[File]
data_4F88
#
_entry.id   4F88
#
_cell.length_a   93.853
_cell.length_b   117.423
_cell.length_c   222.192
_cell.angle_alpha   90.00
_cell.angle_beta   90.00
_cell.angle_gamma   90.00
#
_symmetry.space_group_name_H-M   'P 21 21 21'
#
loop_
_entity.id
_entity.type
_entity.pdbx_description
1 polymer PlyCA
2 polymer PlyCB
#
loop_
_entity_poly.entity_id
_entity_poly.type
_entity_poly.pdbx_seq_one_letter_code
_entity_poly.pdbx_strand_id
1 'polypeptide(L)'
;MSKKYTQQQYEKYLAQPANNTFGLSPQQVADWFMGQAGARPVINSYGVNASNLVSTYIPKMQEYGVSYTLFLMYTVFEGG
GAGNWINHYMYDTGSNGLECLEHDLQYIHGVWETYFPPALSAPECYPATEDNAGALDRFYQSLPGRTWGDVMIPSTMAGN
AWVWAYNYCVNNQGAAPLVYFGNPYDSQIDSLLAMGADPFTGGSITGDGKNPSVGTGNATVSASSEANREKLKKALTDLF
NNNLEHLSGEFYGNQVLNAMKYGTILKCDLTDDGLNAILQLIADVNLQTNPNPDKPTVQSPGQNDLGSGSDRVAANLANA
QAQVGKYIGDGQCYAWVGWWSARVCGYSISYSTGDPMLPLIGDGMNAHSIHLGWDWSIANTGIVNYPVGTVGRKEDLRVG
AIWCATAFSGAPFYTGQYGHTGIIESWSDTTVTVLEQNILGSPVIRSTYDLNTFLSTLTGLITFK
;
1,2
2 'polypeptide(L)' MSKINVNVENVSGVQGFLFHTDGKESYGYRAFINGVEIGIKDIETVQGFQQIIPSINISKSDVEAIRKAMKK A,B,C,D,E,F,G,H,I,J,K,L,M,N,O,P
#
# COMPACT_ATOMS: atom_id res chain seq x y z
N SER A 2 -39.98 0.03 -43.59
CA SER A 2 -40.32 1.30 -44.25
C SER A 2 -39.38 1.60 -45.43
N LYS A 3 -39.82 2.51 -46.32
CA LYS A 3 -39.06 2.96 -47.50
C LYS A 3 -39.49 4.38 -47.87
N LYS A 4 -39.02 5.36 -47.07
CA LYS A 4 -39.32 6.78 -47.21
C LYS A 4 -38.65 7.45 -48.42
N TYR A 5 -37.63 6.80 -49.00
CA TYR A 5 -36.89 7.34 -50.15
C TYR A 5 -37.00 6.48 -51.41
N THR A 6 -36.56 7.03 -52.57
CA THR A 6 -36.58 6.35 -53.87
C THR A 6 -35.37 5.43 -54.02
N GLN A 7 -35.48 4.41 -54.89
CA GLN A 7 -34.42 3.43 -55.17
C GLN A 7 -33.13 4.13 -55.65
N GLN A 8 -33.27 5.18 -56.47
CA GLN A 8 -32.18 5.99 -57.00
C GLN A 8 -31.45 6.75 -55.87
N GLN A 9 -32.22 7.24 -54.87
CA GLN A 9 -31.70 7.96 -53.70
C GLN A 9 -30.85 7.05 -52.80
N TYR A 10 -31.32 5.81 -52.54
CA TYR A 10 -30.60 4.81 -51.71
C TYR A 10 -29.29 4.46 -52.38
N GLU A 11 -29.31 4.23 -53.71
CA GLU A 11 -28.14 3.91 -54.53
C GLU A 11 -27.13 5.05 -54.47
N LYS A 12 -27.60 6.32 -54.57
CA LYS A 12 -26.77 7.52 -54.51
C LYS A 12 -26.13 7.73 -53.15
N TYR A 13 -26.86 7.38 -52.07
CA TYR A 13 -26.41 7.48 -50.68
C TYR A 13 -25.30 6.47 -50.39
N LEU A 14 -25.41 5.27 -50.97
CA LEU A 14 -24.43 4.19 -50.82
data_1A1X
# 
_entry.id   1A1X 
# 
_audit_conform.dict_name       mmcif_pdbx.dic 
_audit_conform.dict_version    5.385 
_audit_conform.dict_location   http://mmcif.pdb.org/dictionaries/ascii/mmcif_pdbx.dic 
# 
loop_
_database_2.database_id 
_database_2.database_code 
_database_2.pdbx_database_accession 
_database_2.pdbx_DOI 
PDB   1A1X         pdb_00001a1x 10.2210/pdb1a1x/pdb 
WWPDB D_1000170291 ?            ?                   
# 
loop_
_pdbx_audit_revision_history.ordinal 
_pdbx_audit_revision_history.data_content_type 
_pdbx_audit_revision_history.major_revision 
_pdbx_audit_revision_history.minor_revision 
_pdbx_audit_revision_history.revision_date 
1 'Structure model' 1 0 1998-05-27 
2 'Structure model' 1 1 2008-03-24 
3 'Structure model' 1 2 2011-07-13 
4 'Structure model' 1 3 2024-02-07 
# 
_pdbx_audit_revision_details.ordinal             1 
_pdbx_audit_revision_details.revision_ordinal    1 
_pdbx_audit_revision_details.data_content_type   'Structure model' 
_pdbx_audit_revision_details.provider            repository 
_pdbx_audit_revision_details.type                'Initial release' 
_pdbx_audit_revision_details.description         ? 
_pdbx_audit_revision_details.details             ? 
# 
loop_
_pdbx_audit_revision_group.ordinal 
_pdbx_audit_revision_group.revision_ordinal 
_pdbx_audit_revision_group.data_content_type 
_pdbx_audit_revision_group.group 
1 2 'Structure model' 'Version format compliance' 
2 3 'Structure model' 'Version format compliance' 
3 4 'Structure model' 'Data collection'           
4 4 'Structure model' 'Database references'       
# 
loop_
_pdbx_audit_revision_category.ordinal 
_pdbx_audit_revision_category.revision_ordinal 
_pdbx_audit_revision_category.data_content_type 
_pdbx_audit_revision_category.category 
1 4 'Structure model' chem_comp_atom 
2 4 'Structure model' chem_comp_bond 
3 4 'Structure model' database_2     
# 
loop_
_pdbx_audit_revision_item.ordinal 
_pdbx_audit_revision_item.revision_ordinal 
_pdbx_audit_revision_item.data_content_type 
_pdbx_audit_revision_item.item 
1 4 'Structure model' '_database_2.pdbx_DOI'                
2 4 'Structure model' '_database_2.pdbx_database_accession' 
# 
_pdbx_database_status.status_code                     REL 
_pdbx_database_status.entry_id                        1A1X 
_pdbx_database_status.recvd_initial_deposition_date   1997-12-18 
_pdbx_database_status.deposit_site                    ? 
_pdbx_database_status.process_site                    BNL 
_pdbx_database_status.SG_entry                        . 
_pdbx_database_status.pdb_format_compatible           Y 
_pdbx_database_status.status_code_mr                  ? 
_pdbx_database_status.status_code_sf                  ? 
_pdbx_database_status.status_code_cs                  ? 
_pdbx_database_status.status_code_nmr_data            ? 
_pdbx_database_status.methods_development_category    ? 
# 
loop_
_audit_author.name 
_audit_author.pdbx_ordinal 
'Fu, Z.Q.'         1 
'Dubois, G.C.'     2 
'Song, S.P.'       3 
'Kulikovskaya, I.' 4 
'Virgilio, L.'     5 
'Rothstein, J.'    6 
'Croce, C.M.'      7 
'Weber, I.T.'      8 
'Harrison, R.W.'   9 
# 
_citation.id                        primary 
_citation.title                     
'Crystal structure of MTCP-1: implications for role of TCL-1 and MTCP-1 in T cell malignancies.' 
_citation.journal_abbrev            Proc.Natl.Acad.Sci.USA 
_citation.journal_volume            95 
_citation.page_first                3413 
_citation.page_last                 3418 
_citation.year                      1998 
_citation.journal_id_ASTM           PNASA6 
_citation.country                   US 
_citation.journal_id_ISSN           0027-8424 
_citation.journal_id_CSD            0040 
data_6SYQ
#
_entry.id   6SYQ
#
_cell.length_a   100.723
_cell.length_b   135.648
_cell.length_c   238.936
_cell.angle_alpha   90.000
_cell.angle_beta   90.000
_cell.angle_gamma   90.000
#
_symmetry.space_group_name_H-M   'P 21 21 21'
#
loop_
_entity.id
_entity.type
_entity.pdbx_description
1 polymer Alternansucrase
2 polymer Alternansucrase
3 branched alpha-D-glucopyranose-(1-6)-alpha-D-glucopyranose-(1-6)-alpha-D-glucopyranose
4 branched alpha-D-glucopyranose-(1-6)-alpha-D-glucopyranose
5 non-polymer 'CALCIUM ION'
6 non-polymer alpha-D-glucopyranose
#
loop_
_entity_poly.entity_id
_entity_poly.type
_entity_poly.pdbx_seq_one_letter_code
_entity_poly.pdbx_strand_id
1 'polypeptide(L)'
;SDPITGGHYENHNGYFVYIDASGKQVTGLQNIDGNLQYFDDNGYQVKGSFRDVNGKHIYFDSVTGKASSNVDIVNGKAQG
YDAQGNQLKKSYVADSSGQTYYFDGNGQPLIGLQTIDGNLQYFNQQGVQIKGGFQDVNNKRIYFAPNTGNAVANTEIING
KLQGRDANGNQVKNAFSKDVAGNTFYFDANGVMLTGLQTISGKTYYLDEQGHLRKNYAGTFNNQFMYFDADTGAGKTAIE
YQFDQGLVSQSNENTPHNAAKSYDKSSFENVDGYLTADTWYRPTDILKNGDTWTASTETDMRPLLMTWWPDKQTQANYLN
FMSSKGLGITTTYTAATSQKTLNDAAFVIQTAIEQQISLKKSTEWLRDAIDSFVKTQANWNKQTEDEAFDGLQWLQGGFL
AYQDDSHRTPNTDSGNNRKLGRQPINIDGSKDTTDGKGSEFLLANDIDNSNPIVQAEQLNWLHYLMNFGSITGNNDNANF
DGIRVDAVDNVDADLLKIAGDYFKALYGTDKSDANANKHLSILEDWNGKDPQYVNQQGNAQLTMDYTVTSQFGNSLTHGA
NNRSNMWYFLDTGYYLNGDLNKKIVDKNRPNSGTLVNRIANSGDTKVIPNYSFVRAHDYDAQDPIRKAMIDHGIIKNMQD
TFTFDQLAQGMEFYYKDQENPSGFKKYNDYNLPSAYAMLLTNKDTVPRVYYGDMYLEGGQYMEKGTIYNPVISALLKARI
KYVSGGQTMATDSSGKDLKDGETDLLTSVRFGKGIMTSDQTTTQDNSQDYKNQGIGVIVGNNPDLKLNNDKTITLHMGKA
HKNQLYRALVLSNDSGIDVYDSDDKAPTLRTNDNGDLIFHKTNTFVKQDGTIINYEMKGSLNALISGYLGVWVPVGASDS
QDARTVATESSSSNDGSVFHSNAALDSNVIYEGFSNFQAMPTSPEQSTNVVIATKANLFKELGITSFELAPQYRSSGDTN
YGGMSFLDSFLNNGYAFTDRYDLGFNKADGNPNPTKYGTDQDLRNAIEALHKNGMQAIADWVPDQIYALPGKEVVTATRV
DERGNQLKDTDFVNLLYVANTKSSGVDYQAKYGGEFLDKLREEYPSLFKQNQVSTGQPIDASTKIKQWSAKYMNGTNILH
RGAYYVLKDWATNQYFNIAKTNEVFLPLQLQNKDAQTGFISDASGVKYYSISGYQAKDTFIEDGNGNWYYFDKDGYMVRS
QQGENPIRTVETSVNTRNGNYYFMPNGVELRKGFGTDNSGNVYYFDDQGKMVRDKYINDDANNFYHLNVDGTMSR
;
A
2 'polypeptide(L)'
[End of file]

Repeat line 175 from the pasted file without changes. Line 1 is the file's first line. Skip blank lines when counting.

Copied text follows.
_citation.journal_id_CSD            0040 